Porcelain Insulator News
by Elton Gish, NIA #41
Reprinted from "Crown Jewels of the Wire", November 1987, page 13
There was a very unusual porcelain insulator at the 1986 National show in
Saratoga Springs, New York that I have let slip by without being reported. It
was proudly displayed by Larry Emmonds as part of his fantastic Model A Ford
truck display. The insulator is pictured below -- and it is sim U-292 with THOMAS
prominently incused on the top of the crown. You are probably saying "What
is so special about that?". Well, the reason the photo lacks good contrast
against a white background (I hope that the weak image shows up after printing)
is not that it has a white glaze, but because the glaze is a beautiful light
peach PINK. Yes, I said P-I-N-K.
Larry acquired a huge collection of porcelain from a lineman and this piece
was covered with dark grime from years of heavy service. You have got to see this rare jewel to believe
the color. There is no doubt after close examination that it is genuine and is
the only insulator known with this glaze color.
The next insulator is pictured below on the left with an Imperial U-923 on
the right for comparison. This is a new style of Imperial and Jack has assigned
it U-923E. The other five cross-top styles are shown for comparison. The U-923E has a white glaze and bears the typical incuse Imperial style date of
manufacture stamp with the date 5-16-03. No other markings were used. The 1903
date is late for Imperial in their manufacture of pin types. The latest date
known on an Imperial pin type is 3-17-04. They may have made pin types until a
fire destroyed their plant in 2-03-1907. However, with few specimens extant from
this period and the prominence of other porcelain manufacturers such as Locke,
Thomas, New Lexington and Lima, I doubt that Imperial was able to successfully
compete. Imperial was primarily a specialty porcelain manufacturer until they
went out of business sometime soon after 1936.
The cross-top originated as a design by Fred Locke in 1895. He had units made
for him by Electrical Porcelain & Manufacturing Co., Imperial Porcelain Works
and maybe Peru Electric Manufacturing Co. in the 1895 to July 1, 1897 period.
The first style was the dry process style U-923C which was probably made by Electrical Porcelain & Mfg. Co. and introduced by Locke in 1895. The only
marking used was an embossed (raised) Fred Locke two date marking #2-1 in the
top cross grooves (see Jack Tod's second edition book Porcelain Insulators Guide
Book for Collectors for a detailed list of Fred Locke markings. Also produced
about this time was U-923B which was also a dry process unit probably made by
another company but again not an Imperial item. I have never seen a U-923B and
the U-923C is very scarce.
The first cross-top style manufactured by Imperial was U-923A. It was similar
to the dry process styles of U-923B and U-923C (similar crown design) but it was
made by the superior wet process. The dry process units were too porous to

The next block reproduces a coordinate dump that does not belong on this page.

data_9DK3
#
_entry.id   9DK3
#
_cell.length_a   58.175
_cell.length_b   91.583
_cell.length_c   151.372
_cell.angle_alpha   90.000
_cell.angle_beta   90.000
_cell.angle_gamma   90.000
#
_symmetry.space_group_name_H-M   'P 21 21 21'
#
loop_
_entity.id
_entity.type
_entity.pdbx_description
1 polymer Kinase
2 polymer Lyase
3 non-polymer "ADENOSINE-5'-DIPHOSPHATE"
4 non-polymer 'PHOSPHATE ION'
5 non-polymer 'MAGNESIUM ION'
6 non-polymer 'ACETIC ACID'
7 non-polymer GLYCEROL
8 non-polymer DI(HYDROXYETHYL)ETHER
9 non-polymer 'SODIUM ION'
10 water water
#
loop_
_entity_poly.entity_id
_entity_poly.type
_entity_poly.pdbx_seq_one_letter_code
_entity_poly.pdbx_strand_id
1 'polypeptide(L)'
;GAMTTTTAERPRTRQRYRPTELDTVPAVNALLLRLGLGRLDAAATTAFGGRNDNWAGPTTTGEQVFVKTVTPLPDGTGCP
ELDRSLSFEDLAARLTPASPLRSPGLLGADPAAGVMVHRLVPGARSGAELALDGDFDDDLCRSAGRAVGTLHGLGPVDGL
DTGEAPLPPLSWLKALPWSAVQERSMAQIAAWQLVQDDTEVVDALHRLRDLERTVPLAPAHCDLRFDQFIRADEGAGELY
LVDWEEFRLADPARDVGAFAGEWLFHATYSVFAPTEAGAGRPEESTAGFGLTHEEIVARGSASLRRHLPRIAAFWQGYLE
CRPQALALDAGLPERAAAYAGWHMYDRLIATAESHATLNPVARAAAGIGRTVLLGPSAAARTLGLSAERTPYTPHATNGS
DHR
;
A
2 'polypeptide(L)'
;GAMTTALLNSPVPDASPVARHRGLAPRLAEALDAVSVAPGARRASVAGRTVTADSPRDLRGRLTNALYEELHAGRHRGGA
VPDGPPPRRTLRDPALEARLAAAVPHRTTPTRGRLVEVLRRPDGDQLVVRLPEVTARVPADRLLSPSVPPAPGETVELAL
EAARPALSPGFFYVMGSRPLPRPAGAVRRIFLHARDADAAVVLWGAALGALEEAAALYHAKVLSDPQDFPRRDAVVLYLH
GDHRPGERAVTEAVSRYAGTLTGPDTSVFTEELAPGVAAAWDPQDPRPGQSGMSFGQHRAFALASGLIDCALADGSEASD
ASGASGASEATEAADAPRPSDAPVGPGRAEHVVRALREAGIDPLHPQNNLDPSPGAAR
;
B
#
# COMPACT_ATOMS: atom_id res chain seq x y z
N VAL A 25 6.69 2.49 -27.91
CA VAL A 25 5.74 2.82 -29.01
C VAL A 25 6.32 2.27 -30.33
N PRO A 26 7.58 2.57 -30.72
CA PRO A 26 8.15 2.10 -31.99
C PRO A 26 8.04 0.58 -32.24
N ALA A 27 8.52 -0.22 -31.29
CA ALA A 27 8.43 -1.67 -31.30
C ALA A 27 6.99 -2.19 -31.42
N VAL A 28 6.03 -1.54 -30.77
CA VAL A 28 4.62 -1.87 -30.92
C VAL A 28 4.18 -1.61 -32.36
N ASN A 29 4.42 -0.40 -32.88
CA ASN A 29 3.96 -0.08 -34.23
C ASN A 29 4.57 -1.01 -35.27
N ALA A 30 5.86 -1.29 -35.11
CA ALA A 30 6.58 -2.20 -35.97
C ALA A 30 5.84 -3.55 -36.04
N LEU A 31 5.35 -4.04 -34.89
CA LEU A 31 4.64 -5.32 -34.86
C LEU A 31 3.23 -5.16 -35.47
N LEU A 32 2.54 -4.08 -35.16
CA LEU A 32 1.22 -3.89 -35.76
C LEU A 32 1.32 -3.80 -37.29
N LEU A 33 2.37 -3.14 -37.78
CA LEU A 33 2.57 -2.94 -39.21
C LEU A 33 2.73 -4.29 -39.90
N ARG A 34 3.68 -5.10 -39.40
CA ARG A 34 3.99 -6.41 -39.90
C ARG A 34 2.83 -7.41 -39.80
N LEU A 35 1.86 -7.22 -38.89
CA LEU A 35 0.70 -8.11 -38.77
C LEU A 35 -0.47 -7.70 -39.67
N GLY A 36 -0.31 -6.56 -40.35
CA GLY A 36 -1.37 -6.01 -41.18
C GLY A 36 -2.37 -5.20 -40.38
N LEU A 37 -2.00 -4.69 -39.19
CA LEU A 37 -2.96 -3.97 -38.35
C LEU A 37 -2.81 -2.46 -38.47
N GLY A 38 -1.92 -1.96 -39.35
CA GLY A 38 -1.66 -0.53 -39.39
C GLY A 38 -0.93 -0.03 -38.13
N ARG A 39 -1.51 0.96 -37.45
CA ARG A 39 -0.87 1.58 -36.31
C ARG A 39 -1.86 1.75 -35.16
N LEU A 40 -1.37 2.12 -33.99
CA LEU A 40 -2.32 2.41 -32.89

provide sufficient insulation during wet conditions for the higher voltages of
the new lines. The U-923A was made in 1896 until late in the year. The units are
incuse marked in the cross-top grooves with Fred Locke's two date marking #2-2
and on the lower skirt "Manufactured by Imperial Porcelain Works". The
U-923A is fairly common.
Beginning in late 1896 until July 1, 1897, Imperial made style U-923. These
units are never marked in the cross-top grooves but bear an incuse wordy
Imperial marking on the skirt which states 'Manufactured for F. M. Locke Victor,
N. Y. of Imperial Porcelain followed by three of Fred Locke's patent dates. Now
this was a bold step by Imperial to proclaim more of their share of the
recognition for their fine workmanship and to minimize the exposure of Fred's
name and patent dates. The marking still carried the two Locke patent dates
which before was so prominent in the cross-top grooves and, by the way, had
nothing what so ever to do with the insulator.
After July 1, 1897 (officially July 15 although the new marking appears on
specimens as early as July 7), all Imperial porcelain insulators were marked
with their familiar crown logo and wordy Imperial markings without any reference
to ole Fred or his patent dates. Imperial started to market their own insulators
and snubbed Fred by not marking units made for him with his name and patent dates. This surely
was a major force to convince Fred to enter into manufacturing his own porcelain
Finally, U-923D was manufactured by Fred Locke. Only one specimen is known to
exist and it bears Locke's six patent date marking #6-l on the skirt without
markings in the cross-top grooves. This style is patterned after the original
crown design and was probably produced in 1901.
There are two new porcelain styles that need to be reported. One is an
exchange that Jack has assigned U-74. The unit is unmarked.
The second is a little more exiting. It has been assigned U-927D. As you can
see from the drawing, it is a glazeweld. The glaze color is a pretty mottled and
speckled reddish pumpkin, different than the Lapp pumpkin glaze. It has a 1-3/8"
unglazed pinhole as you might expect from Pittsburg. The unit is unmarked and is
illustrated in Pittsburg's catalogue No. 3 (year unknown). Two other glazeweld
styles are shown in the catalogue: U-933 and U-964A. Do any of you have these
three Pittsburg styles?